Warm Up Activities for the Primary Classroom

Young students in a classroom with their teacher.
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Warm up activities for the primary classroom provide useful, stimulating ways to start your class. As a primary school teacher, you may have difficulty getting your students' attention at certain times during the day, such as in the morning, after lunch or recess, and toward the end of the school day. Implement warm up activities to get your students ready to focus on the following lesson.


Marching Game

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The marching game provides a useful way for your students to warm up through movement while helping them maintain focus and prepare for the lesson ahead. In this simple activity, ask your students to march in place while reciting the alphabet. Ask students to count by multiples of 2, 5 or 10 if the following lesson teaches math skills.

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Beans Game

This activity helps children get rid of excess energy, which works well when students have trouble settling down. Ask your students to walk calmly around the room. Call out a specific command telling students to perform a certain action. For example, shout out, "jumping bean." Your students should jump up and down. Use the "frozen bean" command to instruct your students to stand as still as possible, or "runner bean," which asks them to run in place. Use your own ideas to add interesting and creative variations to this game.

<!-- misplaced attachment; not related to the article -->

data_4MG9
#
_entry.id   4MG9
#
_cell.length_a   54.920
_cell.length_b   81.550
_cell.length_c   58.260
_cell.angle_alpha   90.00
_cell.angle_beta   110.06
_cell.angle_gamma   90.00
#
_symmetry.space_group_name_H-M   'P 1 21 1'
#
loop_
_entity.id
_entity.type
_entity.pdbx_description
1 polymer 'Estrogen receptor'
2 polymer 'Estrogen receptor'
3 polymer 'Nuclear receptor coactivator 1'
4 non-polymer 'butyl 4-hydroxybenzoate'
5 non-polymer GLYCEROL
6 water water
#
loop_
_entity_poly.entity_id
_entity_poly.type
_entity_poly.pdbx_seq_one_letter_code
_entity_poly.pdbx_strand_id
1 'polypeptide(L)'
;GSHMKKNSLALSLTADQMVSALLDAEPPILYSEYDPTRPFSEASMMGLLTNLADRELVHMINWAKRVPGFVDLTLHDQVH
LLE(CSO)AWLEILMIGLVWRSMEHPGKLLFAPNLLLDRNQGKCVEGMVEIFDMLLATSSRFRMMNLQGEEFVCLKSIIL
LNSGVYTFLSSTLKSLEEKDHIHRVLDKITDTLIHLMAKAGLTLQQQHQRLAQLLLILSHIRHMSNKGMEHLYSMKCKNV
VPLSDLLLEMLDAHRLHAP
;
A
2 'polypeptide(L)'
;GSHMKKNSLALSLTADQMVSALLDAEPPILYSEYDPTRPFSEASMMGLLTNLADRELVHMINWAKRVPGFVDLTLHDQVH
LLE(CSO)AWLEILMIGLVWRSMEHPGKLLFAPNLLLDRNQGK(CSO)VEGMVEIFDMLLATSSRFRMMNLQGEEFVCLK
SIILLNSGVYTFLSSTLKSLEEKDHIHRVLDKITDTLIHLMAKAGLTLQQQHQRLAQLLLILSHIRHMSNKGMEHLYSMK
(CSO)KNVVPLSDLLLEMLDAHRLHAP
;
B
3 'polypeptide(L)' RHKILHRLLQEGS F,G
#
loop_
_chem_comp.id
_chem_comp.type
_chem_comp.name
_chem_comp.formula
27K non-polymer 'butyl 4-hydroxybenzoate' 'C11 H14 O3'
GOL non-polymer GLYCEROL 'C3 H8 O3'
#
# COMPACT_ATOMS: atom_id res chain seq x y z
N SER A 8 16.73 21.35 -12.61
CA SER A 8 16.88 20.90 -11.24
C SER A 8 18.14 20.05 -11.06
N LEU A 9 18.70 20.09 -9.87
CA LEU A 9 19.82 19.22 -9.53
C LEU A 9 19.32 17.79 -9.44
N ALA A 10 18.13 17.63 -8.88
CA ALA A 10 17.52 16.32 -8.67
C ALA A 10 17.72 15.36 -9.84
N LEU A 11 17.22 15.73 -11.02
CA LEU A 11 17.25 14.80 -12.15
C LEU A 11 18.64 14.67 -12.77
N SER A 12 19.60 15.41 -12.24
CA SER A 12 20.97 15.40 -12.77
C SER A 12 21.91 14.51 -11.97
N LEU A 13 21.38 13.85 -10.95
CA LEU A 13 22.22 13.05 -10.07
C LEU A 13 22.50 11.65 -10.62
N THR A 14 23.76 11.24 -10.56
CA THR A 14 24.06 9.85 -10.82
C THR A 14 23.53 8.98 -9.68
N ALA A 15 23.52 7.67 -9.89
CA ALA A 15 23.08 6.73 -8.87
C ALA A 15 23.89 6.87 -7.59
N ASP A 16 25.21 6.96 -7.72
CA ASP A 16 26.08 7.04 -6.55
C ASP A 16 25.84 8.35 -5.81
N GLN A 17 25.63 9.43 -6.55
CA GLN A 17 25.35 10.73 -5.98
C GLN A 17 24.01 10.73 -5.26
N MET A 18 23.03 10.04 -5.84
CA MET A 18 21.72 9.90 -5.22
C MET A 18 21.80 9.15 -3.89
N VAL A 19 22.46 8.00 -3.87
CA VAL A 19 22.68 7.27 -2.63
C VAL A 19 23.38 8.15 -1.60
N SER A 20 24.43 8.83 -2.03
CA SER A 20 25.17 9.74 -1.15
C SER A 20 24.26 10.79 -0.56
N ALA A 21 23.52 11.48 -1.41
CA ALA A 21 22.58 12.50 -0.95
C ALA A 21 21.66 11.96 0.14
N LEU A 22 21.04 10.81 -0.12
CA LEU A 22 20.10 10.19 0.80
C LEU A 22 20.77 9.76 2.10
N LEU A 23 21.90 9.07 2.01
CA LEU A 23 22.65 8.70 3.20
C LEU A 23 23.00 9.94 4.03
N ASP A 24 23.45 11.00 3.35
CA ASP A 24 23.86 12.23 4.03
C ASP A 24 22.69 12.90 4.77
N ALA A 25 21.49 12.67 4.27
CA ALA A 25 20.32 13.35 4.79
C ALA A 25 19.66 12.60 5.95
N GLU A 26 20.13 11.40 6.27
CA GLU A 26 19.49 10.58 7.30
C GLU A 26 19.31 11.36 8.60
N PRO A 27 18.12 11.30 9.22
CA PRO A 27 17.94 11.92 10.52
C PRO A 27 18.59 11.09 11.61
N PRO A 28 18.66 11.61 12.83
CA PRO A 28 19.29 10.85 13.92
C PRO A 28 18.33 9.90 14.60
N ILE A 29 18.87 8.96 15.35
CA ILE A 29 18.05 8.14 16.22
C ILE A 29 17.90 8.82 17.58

Sheep Tag

Play sheep tag for a simple and engaging way to stimulate your students. Ask most of the children to pretend to be sheep. Choose a few students to act as farmers, and other students to serve as the chasers. The chasers try to tag the sheep. The tagged students must lie on their backs with their legs in the air, making a "baa" sound. They can only return to a standing position once a farmer rolls them over. Play the game more than once so students get the chance to play different roles.


Simon Says

This warm up activity helps students develop basic coordination skills. It also grabs their attention and focus. Stand in front of the room. Ask your students to copy your actions, but only if the action is preceded by the words "Simon says." If you haven't said "Simon says," and students perform the action, they must sit in their chairs for two turns before they can participate again.




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